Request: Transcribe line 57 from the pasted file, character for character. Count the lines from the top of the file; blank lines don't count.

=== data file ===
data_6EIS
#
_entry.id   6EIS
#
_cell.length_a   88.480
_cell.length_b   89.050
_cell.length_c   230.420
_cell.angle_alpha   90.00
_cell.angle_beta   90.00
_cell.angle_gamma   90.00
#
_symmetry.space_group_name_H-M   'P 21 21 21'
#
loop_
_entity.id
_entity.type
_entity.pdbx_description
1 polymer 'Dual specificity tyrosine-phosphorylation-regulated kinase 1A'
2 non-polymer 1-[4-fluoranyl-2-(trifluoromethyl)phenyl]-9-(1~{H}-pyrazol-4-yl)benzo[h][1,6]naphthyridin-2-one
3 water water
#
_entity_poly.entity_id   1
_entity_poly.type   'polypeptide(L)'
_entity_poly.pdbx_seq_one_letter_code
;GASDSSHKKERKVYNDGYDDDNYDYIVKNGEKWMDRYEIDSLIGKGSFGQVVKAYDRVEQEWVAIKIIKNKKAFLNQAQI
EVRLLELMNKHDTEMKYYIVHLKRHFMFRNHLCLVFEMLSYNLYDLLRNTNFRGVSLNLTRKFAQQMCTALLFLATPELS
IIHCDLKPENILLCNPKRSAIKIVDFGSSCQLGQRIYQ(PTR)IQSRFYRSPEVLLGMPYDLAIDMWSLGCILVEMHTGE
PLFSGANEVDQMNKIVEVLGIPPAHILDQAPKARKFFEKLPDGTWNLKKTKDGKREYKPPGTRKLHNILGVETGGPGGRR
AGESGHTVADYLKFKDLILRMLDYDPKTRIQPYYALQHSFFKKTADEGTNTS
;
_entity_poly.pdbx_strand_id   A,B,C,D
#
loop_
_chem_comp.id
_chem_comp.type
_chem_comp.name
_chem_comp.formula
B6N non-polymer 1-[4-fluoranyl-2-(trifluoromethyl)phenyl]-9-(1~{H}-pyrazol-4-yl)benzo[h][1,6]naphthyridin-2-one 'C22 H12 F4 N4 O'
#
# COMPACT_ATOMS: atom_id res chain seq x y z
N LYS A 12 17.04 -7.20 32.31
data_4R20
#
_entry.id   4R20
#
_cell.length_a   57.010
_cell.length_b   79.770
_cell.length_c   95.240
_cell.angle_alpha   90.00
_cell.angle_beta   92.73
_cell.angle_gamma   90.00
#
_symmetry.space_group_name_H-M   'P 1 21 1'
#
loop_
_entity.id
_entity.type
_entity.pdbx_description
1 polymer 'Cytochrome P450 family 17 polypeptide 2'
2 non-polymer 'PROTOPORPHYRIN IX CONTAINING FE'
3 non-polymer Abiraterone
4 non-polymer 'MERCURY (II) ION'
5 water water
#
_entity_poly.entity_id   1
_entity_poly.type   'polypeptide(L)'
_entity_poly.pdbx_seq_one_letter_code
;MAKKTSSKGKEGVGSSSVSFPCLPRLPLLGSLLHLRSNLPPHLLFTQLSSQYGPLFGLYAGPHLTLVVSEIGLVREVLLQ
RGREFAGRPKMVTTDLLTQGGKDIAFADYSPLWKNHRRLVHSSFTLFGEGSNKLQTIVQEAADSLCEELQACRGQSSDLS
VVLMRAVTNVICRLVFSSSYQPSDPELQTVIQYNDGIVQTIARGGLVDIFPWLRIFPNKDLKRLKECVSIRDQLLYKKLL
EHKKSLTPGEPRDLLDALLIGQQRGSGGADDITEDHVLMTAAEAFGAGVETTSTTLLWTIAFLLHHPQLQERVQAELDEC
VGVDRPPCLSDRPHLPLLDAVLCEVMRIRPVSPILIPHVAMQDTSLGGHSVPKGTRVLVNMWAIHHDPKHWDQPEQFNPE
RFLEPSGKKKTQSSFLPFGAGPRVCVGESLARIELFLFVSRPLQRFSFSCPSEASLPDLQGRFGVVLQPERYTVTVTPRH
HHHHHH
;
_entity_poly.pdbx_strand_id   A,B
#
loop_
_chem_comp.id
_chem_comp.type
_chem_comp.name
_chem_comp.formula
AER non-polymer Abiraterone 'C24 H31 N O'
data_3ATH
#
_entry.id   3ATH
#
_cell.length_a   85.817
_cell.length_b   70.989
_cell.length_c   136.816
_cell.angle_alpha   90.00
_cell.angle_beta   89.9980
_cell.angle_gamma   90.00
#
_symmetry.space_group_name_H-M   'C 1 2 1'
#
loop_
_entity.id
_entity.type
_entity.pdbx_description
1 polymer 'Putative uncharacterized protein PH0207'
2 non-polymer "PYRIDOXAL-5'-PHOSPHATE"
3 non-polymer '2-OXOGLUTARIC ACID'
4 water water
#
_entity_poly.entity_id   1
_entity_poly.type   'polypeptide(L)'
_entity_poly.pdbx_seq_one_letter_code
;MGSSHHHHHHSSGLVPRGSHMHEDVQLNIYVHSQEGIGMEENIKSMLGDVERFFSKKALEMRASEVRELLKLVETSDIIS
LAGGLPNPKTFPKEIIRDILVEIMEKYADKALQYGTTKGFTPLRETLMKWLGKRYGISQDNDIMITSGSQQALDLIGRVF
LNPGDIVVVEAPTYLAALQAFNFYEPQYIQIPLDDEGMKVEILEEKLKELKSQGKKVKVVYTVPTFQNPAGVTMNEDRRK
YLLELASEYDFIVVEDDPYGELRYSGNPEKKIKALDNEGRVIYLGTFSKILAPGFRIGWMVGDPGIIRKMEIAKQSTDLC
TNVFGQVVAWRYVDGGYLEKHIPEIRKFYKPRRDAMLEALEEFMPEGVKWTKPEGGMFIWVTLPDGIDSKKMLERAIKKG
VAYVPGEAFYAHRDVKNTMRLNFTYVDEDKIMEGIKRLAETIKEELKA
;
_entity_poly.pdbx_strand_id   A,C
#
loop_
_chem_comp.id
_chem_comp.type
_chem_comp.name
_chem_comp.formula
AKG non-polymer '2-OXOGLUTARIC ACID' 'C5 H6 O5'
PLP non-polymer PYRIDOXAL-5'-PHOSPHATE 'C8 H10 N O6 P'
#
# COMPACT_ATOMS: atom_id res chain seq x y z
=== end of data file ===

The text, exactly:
_entity.type